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Geology of Mars

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The global structure of Mars is well documented through viewings by scientists. However, without actually stepping foot on the planet, all we know of it is through observation. Due to this, the issue of plate tectonics on Mars is a contested issue. While scientists are sure that the core of Mars is not active, which means no plate tectonics; they cannot be sure that there was never a time when there were.

Mars was formed by materials that were released by the early solar nebula. Mars’ core is 1,300-1,500 km in radius and is not active. The lack of movement by the core leads to a lack of a magnetic field on the planet, and a lack of plate tectonics. Mars was formed very quickly, and the amount of accretion led to global melting. This allowed iron-rich melts to settle in the center of the planet, forming a core separate from the mantle, which is filled with silicate.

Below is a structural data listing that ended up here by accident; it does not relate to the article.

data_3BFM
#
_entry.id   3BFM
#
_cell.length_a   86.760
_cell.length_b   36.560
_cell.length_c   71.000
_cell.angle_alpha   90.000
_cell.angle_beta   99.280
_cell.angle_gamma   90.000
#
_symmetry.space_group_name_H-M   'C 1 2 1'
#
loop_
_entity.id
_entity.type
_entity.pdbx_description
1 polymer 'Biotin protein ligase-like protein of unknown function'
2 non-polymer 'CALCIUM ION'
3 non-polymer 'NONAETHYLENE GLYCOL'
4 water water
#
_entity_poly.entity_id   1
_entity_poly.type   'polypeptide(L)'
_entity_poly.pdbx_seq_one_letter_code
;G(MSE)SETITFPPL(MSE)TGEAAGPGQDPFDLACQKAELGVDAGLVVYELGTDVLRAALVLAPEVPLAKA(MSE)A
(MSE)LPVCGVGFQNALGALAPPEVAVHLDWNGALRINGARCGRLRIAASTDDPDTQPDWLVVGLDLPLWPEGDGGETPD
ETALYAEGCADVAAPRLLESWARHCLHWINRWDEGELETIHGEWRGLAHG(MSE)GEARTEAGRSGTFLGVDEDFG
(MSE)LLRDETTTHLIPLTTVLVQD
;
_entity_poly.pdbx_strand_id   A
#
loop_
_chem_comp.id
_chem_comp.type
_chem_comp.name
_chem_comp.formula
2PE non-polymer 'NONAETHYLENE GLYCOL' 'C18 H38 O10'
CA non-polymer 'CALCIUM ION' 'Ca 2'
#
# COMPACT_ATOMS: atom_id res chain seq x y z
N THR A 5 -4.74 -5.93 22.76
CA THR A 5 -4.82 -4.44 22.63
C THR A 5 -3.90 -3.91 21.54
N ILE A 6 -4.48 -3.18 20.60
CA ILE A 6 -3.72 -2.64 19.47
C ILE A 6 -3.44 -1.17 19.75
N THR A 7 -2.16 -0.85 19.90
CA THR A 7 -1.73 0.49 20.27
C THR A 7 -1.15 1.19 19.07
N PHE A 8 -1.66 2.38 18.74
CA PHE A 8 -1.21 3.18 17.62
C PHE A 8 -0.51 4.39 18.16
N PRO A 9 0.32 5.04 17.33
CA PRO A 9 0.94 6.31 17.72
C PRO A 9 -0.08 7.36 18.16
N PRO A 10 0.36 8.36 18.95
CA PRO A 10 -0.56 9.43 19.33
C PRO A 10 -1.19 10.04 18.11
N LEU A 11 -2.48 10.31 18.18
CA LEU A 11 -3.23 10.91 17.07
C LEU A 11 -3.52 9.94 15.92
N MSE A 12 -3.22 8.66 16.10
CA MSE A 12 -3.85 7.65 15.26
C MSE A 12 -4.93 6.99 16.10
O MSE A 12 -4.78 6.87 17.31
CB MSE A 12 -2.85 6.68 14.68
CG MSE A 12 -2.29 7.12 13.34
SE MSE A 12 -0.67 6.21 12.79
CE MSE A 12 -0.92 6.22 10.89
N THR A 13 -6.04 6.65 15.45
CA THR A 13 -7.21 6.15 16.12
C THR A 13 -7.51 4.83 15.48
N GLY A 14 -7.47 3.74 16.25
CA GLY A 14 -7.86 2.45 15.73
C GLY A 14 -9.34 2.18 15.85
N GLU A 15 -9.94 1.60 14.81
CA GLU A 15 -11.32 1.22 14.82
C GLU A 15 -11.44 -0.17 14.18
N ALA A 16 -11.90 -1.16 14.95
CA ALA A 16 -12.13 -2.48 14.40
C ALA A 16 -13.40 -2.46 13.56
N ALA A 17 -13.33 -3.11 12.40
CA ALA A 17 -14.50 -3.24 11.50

The lack of a moving core means that there is no magnetic field on Mars. However, the Mars Global Surveyor Mission, which ran from 1996-2001, saw large bands of magnetic anomalies on the crust, indicating that there was once a magnetic field. A loss of heat and solidification of the core caused the magnetic field to cease.

Allan Hills 84001, a meteorite found on Antarctica in 1984, contained 3.9-4.1 billion year old carbonates that held magnetized minerals, indicating that Mars had a magnetic field for the first 500 million years of its existence, and that it turned off approximately 4 billion years ago.

The cores of both Earth and Mars share some similarities, which can be attributed both planets being terrestrial and differentiated planets. Both have a central metal core, made up of iron and nickel, with a surrounding silicate mantle. The similarities, howe...

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